However, Jackson’s 1988 campaign was much more moderate than his 1984 run. Machine politicians such as Charles Rangel worked to undermine the influence the left had exercised in 1984. And Jackson himself tailored his speeches to be more palatable to the concerns of leading Democrats. For example, Jackson criticised Reagan’s deployment of troops in the Gulf during the Iran-Iraq war for endangering “our boys” and backtracked on his previous support for Palestinian self-determination. At the 1987 Rainbow Convention Jackson told stunned delegates that racial violence was an issue of the past and had now been resolved.
Jackson also pursued a much more conciliatory approach to working with Democrat powerbrokers. Whereas in 1984 Jackson had vehemently protested rules governing delegate selection for the party convention, in 1988 he made no such protest despite a 15 percent increase in the number of super-delegates (party leaders and elected officials getting an automatic convention vote). Once the convention was over, Jackson moved to bring the Rainbow under his control, dashing hopes that it could be retained as a vehicle independent of the party machine. Activist participation in the Rainbow evaporated. The coalition itself was transformed into Jackson’s personal political vehicle, rather than a membership organisation.
Elbaum’s assertion that “the Rainbow offered the prospect of a durable, mass-based and independent vehicle” that “revolutionaries could loyally help build, while retaining the freedom to advocate their own point of view” proved sorely misguided. His hope that “Jackson was willing to build a Rainbow Coalition that would undertake non-electoral as well as electoral activism and remain independent of official Democratic structures, and even distinct from his own campaign structures” proved a mirage.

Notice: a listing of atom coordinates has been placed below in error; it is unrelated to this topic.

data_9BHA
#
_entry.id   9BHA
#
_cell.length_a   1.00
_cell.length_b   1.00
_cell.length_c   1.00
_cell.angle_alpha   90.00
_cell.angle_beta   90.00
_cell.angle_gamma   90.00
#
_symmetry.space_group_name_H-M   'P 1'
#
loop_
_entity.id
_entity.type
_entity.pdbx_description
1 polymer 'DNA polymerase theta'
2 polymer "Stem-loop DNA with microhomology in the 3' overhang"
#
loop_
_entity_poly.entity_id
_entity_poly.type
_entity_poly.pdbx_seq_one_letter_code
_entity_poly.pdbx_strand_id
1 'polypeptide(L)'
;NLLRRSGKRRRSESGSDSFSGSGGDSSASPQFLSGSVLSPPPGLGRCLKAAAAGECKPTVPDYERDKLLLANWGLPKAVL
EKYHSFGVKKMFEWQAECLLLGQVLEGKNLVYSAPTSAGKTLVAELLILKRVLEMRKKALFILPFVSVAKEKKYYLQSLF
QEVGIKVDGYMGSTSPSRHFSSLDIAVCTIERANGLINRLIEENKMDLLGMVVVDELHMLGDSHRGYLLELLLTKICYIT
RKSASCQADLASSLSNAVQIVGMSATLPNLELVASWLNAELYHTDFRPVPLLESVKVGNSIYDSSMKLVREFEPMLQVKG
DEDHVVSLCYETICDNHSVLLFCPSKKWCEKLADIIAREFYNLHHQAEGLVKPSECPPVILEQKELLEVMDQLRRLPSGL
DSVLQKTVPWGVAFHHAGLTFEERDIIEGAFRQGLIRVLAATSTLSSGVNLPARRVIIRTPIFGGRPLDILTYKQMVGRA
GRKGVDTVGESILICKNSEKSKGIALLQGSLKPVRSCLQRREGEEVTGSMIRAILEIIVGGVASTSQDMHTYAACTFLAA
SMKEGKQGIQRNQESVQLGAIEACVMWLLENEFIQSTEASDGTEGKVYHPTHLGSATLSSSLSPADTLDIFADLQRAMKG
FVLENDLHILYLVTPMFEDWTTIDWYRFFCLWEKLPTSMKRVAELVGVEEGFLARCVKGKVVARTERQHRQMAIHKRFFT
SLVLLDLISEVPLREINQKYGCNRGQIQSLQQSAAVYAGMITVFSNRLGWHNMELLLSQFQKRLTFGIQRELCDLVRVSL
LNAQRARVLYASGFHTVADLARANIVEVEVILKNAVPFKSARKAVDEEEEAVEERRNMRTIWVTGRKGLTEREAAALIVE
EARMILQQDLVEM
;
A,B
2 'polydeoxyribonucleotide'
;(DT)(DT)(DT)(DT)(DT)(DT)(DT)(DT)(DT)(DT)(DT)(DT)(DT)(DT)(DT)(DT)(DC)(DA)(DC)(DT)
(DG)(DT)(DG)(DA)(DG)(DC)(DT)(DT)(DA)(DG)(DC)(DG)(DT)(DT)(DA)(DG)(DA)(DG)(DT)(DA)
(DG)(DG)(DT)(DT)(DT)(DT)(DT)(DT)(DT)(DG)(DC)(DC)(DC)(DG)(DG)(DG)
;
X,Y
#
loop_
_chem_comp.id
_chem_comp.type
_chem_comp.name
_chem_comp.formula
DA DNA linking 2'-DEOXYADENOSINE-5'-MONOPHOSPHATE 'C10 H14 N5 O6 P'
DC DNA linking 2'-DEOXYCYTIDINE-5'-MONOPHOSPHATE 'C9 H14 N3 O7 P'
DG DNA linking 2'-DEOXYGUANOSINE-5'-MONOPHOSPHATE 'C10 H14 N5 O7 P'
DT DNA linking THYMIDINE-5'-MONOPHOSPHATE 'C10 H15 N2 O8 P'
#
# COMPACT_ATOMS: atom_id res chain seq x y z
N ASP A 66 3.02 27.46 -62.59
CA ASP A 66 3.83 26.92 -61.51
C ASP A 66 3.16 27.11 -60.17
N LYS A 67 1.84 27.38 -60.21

The outcome reflected the balance of forces, both within the Rainbow and the Democrats. It also reflected the confusion within the Rainbow Left as to the purpose of their intervention. For Jackson and aspiring Black politicians, the Rainbow offered a bargaining chip to negotiate with Democratic Party power brokers. Once the party leadership had resolved to cut a deal with Jackson rather than lock him out, the Rainbow’s independence could only be a hindrance to his ambitions. Some viewed the Rainbow as a caucus intended to realign Democratic Party politics, while others on the left believed it could build a base for a new anti-capitalist party: a means of achieving a “dirty break”.
Whatever their motivation, the NCM groups that had entered the Rainbow in 1983 came out of the experience weaker and more disillusioned. The Communist Workers Party abandoned Marxism-Leninism, transforming itself into the New Democratic Movement and then dissolving before the Rainbow was wound up. The Line of March disbanded in 1989 and LRS followed suit a year later. The Guardian ceased publication in 1992. Freedom Road still exists and continues to orient to electoral work within the Democrats.